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The Conservatives are looking to bring the House of Commons public safety committee back early from its summer break over documents the Tories say reveal over 250 individuals were charged with homicide while out on bail in 2022.

Conservative public safety critic Frank Caputo, a former crown prosecutor, spearheaded the motion to recall the committee to have it reexamine the Liberals’ changes to the criminal code.

According to a letter to the chair of the House of Commons, the documents revealed that 256 individuals were charged with homicide while on bail or conditional release in 2022, about five each week, accounting for nearly 30% of murder charges that year.

“The pattern of deadly crimes being committed while on bail is clear, present, and frightening,” said the letter, signed by multiple Conservative MPs. “The deadly crime wave unfolding under Justin Trudeau has made Canada unrecognizable to many, and now criminals are murdering Canadians while out on bail.”

The signatories say the crime wave is a “direct result” of the Trudeau government’s “soft on crime, catch and release policies” brought about by Bill C-75 and Bill C-5, which passed in 2019 and 2022, respectively. The bills repealed mandatory minimum sentences and made bail more accessible to criminals.

“After nine years of these Liberal policies, it has given way to a 39% increase in violent crime, a 43% increase in murders, a 101% increase in violent gun crimes, a 108% increase in gang murders and now nearly 30% of individuals charged with murder in 2022 were out on bail or another form of release,” the Conservatives’ letter said.

A spokesperson for the Department of Justice said the Conservatives are misrepresenting the number.

“That number includes more than just bail and conditional release,” the spokesperson said. “In 2022, 256 people were charged with homicides while under correctional supervision (i.e., in custody (remand or sentenced) or under community supervision (bail or probation)). This represents 33.8% of all 757 people charged with homicides that year.”

This would include people charged with homicide while incarcerated. The Conservatives declined to provide further details about their letter and the numbers cited.

The Tories criticized recent Liberal attempts to fix the bail system, such as Bill C-48, the government’s bail reform act, which they said was “insufficient.”

The act amended the criminal code, requiring that courts “consider if an accused person has any previous convictions involving violence” and prove the safety and security of the community had at least been considered before giving out bail.

It would also create a reverse onus for anyone charged with certain serious offences. This would require accused offenders to prove that they should be released on bail rather than forcing prosecutors to prove that they shouldn’t be, as is the norm in other cases.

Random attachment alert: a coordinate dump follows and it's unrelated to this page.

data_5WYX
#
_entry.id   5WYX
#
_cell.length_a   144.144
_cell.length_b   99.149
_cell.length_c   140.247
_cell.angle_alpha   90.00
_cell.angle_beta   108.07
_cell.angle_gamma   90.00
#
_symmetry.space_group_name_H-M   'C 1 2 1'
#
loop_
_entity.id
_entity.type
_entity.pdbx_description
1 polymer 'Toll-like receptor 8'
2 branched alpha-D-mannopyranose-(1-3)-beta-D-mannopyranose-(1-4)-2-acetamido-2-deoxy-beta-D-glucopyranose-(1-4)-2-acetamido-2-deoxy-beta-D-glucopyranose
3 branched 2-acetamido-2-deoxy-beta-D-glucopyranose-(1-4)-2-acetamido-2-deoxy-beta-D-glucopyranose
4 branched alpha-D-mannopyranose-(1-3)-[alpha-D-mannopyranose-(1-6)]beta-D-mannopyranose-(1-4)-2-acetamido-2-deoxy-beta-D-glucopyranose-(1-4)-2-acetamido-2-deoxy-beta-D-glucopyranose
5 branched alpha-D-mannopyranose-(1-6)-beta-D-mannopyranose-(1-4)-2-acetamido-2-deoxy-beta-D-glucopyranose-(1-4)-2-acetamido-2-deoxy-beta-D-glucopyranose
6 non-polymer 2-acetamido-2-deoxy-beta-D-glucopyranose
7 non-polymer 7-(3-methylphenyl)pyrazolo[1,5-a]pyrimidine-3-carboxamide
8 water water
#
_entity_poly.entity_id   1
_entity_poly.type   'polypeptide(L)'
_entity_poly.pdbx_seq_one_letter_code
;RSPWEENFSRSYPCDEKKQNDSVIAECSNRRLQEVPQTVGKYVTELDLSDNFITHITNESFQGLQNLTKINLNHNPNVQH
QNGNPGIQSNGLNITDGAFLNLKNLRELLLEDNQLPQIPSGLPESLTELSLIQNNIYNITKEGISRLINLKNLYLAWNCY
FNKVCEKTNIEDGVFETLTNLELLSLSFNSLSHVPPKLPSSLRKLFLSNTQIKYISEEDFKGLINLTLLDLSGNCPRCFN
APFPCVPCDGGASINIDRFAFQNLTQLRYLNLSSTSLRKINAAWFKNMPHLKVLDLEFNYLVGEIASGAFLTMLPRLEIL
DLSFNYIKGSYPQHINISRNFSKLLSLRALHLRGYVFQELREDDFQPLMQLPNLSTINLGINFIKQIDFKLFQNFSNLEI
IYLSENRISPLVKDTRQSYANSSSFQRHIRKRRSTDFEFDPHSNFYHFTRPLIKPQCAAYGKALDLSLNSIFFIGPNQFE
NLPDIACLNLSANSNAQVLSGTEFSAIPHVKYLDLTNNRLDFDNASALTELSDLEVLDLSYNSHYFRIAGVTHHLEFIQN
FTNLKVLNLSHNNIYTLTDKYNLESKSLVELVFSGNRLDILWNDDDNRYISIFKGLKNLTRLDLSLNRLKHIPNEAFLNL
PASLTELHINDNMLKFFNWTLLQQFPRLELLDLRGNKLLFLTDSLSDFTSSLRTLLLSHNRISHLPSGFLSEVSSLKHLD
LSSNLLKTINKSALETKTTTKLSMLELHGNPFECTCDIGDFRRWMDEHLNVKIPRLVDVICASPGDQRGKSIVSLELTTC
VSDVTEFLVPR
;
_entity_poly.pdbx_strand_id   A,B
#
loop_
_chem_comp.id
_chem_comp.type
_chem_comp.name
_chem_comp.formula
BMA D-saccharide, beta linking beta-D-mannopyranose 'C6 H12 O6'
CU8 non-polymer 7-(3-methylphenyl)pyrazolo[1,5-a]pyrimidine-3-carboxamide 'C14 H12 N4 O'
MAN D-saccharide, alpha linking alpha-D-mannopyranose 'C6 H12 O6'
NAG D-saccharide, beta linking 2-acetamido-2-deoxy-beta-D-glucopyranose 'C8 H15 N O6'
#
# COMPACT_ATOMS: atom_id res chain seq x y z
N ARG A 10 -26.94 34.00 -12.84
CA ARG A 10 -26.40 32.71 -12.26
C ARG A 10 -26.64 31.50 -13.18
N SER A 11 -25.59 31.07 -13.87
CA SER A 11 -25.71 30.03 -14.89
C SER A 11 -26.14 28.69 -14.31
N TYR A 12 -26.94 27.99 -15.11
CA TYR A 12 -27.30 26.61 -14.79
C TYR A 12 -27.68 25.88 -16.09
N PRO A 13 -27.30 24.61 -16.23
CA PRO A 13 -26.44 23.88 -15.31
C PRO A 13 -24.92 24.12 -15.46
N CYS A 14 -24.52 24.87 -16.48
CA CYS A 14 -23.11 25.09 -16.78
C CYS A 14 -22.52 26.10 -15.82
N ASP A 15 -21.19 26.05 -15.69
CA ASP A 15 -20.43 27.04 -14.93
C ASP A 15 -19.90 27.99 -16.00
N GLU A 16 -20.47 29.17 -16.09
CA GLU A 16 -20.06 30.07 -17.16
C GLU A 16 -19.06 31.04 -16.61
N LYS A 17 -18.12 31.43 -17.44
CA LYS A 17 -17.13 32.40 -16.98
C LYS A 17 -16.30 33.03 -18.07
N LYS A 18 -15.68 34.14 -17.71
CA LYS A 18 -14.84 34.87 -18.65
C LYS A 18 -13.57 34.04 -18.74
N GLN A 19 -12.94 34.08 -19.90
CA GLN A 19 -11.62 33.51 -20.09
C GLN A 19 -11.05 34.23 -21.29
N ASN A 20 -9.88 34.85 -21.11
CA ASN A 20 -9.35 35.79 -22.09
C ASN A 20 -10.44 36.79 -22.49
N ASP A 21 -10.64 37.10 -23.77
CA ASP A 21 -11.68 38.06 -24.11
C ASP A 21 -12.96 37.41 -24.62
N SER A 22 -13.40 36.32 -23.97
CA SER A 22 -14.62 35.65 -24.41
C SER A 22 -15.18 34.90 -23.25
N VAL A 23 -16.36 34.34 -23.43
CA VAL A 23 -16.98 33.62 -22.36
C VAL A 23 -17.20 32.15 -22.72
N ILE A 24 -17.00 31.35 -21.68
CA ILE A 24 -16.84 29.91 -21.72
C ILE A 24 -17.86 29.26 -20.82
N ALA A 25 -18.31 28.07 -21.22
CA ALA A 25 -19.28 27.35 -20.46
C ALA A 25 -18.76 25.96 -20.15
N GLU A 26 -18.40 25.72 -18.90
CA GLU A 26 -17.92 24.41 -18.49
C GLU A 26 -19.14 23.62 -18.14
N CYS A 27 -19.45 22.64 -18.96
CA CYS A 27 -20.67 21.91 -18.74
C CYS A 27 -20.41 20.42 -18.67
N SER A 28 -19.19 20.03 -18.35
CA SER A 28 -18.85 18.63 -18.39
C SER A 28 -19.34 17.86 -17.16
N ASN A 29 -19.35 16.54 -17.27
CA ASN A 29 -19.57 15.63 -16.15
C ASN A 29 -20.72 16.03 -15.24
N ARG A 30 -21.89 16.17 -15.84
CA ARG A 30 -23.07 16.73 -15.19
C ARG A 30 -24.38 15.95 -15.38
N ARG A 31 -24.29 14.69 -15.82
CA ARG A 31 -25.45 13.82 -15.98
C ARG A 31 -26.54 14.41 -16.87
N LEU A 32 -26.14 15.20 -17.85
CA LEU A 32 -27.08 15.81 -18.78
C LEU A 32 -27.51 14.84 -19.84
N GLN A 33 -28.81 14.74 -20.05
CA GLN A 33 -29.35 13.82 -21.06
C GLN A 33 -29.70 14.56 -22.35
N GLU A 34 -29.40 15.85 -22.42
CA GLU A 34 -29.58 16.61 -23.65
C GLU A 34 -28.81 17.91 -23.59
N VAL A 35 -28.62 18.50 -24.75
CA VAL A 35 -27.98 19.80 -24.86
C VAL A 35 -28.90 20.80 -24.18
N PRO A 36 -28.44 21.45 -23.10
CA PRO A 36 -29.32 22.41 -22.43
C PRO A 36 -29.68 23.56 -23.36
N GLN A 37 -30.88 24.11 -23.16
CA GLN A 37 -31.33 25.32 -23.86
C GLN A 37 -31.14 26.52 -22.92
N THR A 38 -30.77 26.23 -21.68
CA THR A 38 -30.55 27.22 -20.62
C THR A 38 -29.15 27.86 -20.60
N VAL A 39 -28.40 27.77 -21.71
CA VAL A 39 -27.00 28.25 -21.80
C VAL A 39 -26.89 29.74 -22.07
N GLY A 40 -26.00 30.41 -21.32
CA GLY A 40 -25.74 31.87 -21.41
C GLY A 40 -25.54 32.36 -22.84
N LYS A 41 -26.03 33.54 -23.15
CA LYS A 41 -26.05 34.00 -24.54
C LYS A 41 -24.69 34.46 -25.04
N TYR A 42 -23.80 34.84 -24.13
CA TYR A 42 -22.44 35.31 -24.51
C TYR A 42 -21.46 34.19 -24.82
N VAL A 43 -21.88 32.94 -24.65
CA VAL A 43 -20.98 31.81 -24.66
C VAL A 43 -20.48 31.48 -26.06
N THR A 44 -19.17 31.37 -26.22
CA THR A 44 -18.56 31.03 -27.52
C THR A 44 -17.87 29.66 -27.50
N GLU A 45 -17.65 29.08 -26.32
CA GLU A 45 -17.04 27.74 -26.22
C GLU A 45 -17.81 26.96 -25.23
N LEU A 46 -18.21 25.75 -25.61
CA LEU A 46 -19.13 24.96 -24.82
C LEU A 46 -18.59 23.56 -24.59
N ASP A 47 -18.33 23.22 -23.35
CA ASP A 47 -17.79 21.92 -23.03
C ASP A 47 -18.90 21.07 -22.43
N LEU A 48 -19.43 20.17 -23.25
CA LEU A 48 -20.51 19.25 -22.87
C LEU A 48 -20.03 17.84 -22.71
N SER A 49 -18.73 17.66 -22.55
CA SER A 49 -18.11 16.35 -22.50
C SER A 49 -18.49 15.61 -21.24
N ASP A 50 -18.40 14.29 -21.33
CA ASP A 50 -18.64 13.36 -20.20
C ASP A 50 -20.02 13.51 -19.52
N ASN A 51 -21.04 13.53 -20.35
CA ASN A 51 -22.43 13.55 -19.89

“The bill does not go far enough to ensure dangerous, repeat offenders stay behind bars. Liberal changes have caused a problem, and their legislative changes cannot solve them when the government has the necessary tools at its disposal,” the letter said. “Continuing on this course will only make the violent crime and bail problems worse.”

The justice department spokesperson said it was the courts, and not the government, who are responsible for bail decisions.

“If a person is charged with an offence that is subject to a reverse onus, then it is the court, following a bail hearing, that must determine whether to detain them in custody or release them while they await their trial,” the spokesperson said. “Ultimately, it is the court’s decision whether detention or release is appropriate.”

Public Safety Minister Dominic LeBlanc did not respond to True North’s requests for comment.

“This data shows that the Liberals cannot pretend they didn’t know about the devastation and chaos created by their catch-and-release policies,” the party said in a media release. “Despite this, Trudeau’s justice minister has tried to gaslight Canadians, saying that the crime wave only exists in Canadians’ heads.”

Conservatives were referring to Justice Minister Arif Virani, saying it was “empirically unlikely” that Canada was getting less safe in an interview as the minister “gaslighting Canadians.

Virani did not respond to True North’s request for comment before the deadline.

To pass their motion, the Conservatives would need support from another party. The NDP and Bloc Québécois were not immediately available for comment.